One of the precursors in both settings that enabled the social psychological behavior of Hitler and the Khmer Rouge to take hold was the complexity and intricacy to suffering in their respective societies. Both forms of social psychology sought to reduce the complexity of suffering to concepts that scapegoated a particular group for the problems that existed in their societies. In both social psychological experiments, complexity, intricacy, and a sense of the unclear were put aside for simplistic binary opposition that paved the way for atrocities
For the Khmer Rouge in Cambodia, the economic and political challenges that the Vietnam War triggered was reduced to a simplistic blaming of Lon Nol as the cause of all that was wrong. The Khmer Rouge did not take an introspective approach to the problems Cambodia faced. They simply blamed the current system as the reason why all was wrong. As they preached to farmers that urban intellectuals were at the cause of all that ailed Cambodia, the social psychological element of simplicity in the face of intricacy was employed. The Khmer Rouge understood that in making things simple, identifying a cause and an agent of blame, a narrative can be presented which can be easily digested. This enabled the Khmer Rouge to be depicted as agents of liberation and hope and the Status Quo as agents of destruction and brutality.
Hitler embraced this same social psychological approach. The economic and political challenges of Weimar were complex as so much of the world found themselves in the same condition. Hitler was able to appeal to the German public in blaming outsiders and Jewish people as the cause for the challenging condition. In their desperation and sense of suffering, the German people embraced the simplicity that Hitler offered. In both settings, the social psychological condition in which individuals craved unity and symmetry in any form, even a destructive one, was opted over a vision of nuanced complexity. This becomes part of the condition that enabled both the Khmer Rouge and the Nazis to take power.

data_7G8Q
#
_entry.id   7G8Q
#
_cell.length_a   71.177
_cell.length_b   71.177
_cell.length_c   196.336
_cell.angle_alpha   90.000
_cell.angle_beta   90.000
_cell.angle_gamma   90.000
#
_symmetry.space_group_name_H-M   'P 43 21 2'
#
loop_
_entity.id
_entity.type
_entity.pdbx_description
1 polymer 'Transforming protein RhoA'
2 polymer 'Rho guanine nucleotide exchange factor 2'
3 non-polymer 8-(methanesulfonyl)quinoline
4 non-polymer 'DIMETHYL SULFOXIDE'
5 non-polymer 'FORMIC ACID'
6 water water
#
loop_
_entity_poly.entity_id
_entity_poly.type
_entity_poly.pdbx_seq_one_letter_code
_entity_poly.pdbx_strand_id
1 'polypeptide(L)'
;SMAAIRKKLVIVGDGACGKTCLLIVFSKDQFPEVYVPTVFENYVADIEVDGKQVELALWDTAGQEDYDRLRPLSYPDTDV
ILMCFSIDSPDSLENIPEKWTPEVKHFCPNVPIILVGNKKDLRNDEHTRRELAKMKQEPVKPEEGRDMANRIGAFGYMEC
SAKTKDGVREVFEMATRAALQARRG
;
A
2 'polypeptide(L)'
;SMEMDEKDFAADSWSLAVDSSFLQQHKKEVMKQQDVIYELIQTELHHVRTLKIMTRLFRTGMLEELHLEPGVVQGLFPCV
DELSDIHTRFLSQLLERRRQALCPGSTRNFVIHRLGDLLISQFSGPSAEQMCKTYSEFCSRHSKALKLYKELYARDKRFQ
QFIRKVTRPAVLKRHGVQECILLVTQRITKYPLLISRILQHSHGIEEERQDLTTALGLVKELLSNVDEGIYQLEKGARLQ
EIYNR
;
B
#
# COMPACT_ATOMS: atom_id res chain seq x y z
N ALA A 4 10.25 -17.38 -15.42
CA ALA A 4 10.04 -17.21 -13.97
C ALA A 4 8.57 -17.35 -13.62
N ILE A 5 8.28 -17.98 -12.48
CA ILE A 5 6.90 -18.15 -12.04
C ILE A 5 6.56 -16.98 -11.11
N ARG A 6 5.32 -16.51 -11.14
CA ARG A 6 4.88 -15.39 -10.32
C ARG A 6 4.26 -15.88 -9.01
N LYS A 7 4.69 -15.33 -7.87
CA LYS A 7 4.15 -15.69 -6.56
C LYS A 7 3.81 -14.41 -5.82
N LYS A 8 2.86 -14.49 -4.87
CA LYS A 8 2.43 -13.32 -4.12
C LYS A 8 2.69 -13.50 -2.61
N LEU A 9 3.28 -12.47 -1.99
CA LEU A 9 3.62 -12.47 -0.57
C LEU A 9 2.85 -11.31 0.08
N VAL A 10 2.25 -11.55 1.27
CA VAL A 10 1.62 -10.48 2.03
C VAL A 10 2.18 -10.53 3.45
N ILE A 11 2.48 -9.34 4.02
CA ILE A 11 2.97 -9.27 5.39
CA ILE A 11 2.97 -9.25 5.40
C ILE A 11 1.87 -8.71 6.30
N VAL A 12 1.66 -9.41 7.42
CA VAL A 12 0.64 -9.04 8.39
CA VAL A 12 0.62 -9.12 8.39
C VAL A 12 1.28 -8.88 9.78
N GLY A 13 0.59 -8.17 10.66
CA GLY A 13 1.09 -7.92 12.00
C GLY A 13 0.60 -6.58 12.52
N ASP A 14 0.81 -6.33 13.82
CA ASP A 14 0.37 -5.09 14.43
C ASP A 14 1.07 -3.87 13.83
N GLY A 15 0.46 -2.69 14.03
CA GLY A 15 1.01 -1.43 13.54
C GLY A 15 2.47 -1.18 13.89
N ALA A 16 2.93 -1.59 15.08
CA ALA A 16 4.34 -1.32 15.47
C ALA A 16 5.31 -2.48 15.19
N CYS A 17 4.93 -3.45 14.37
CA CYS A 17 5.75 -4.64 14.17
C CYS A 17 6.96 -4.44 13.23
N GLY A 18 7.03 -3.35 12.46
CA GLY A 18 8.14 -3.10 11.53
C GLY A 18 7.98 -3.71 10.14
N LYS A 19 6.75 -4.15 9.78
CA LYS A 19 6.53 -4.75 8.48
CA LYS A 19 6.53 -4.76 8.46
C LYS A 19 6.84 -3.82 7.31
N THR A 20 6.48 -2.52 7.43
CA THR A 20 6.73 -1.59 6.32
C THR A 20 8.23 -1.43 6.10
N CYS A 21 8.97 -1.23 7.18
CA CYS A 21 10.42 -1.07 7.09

The results were mass scale deaths. The social psychological element of simplicity is accepted over every objection. Forces that were deemed as contrary to this spirit of simplistic harmony were eliminated with ease. The social psychological condition of a desire for power, inclusion, and simplicity enabled the worst of atrocities to occur. Hitler was able to perpetrate the Holocaust because Germans and others were able to easily digest the vision offered. The Khmer Rouge were able to kill millions because of the same acceptance. In his work, The Book of Laughter and Forgetting, Milan Kundera describes this social psychological element that seeks simplicity and eventually embraces mass murder:
People have always aspired to an idyll, a garden where nightingales sing, a realm of harmony where the world does not rise up as a stranger against man, nor man against other men, where the world and all its people are molded from a single stock and the fire lighting up the heavens is the fire burning in the hearts of men, where every man is a note in a magnificent Bach fugue and anyone who refuses his note is a mere black dot, useless and meaningless, easily caught and squashed between the fingers like an insect.
It is this condition of a desire to aspire to a "garden where nightingales sing" that serves as the pretext of treating human beings like "an insect."